True to its name, the phone has a stylus that pops out when triggered by a button on the side of the device. The stylus also doubles as a digital TV antenna. The phone boasts a 5.6-inch HD display, a 2.3GHz Qualcomm Snapdragon 800 processor, 2GB of RAM and a 13-megapixel rear camera. The device also comes with security features like a siren sound that goes off if the user does not input the correct password after disconnecting from a charger.
The most appealing aspect of the Vega Pop-up Note might be its price. The official retail price is just 352,000 Korean won, or $317. Factor in carrier subsidies, and the final price comes down to less than 200,000 Korean won ($180). By comparison, Samsung's Galaxy Note 4 sells for 957,000 won ($861) in Korea.
The affordable pricing seems to have been an effective strategy, as reports are surfacing that retailers sold out of the initial 300,000-unit supply in less than half a day. Carriers have since ordered an additional 600,000 units.
Pantech had been put up for sale in September with a October 29 deadline for bids. The deadline was then extended to November 21 when potential buyers requested more time to gather information. However, the deadline passed without any bidders.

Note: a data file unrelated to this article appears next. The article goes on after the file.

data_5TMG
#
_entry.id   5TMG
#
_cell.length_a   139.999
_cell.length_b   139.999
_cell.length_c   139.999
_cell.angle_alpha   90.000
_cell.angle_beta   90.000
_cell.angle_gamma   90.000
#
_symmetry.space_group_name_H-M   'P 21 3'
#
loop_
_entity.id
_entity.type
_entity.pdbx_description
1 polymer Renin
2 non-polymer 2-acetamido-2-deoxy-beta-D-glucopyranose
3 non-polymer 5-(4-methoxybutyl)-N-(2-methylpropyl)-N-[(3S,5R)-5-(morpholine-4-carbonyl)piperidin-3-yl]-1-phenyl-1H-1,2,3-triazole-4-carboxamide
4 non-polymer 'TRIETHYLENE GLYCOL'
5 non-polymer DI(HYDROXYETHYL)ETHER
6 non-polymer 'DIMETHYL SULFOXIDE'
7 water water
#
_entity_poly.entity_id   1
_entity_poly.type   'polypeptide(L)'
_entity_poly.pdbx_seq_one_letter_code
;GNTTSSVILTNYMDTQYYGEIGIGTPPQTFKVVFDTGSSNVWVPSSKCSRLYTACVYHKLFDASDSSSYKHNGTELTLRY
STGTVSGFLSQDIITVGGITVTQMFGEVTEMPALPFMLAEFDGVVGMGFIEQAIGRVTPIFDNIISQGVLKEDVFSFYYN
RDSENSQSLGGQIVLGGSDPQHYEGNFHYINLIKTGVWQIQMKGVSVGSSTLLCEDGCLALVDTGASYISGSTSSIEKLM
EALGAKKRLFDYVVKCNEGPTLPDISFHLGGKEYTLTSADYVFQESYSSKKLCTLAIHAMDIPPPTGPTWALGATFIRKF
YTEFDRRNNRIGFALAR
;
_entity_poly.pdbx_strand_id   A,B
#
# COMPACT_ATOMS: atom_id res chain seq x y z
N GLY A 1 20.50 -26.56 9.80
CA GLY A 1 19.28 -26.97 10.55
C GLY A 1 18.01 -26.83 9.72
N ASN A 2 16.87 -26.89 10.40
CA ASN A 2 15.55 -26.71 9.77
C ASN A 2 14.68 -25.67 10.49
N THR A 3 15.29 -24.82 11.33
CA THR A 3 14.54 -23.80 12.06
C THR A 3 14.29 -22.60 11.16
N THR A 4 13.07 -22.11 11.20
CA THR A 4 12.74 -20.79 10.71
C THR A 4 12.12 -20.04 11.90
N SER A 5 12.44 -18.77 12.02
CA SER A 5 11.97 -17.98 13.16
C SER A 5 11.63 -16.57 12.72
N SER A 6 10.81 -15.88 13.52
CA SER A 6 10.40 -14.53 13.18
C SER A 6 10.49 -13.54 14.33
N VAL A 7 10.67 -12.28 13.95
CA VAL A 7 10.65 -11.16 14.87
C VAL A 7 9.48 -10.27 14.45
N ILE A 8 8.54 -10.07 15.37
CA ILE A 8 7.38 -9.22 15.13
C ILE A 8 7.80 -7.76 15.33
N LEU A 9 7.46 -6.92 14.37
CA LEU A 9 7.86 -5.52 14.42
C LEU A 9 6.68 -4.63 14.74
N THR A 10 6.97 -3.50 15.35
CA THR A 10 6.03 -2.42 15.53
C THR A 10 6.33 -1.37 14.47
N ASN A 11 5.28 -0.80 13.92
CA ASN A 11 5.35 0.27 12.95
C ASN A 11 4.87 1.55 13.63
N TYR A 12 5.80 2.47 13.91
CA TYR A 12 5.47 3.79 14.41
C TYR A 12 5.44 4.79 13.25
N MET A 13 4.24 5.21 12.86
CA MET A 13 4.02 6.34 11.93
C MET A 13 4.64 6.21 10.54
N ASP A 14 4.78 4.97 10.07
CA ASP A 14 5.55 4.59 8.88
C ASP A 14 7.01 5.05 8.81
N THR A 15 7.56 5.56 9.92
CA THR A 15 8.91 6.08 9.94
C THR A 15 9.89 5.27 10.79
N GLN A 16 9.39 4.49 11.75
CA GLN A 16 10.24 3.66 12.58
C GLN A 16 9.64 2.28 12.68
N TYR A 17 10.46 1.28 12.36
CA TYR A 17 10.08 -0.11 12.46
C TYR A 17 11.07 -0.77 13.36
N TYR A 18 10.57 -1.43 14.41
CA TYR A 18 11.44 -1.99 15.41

The No. 3 Korean smartphone maker had been posting losses for some time and had an outstanding debt of 480 billion Korean won ($475 million). Pantech's list of creditors include banks, financial institutions and Korea's three network operators. These operators were estimated to have more than half a million units of unsold Pantech inventory earlier this July.
Samjong KPMG, the company in charge of the sale, revealed on Friday that while there were several companies that showed interest, the auction failed as nobody listed a bid for the handset maker. A representative for Samjong KPMG said that "it would listen to investors and cooperate with the court to figure out the next order of procedure."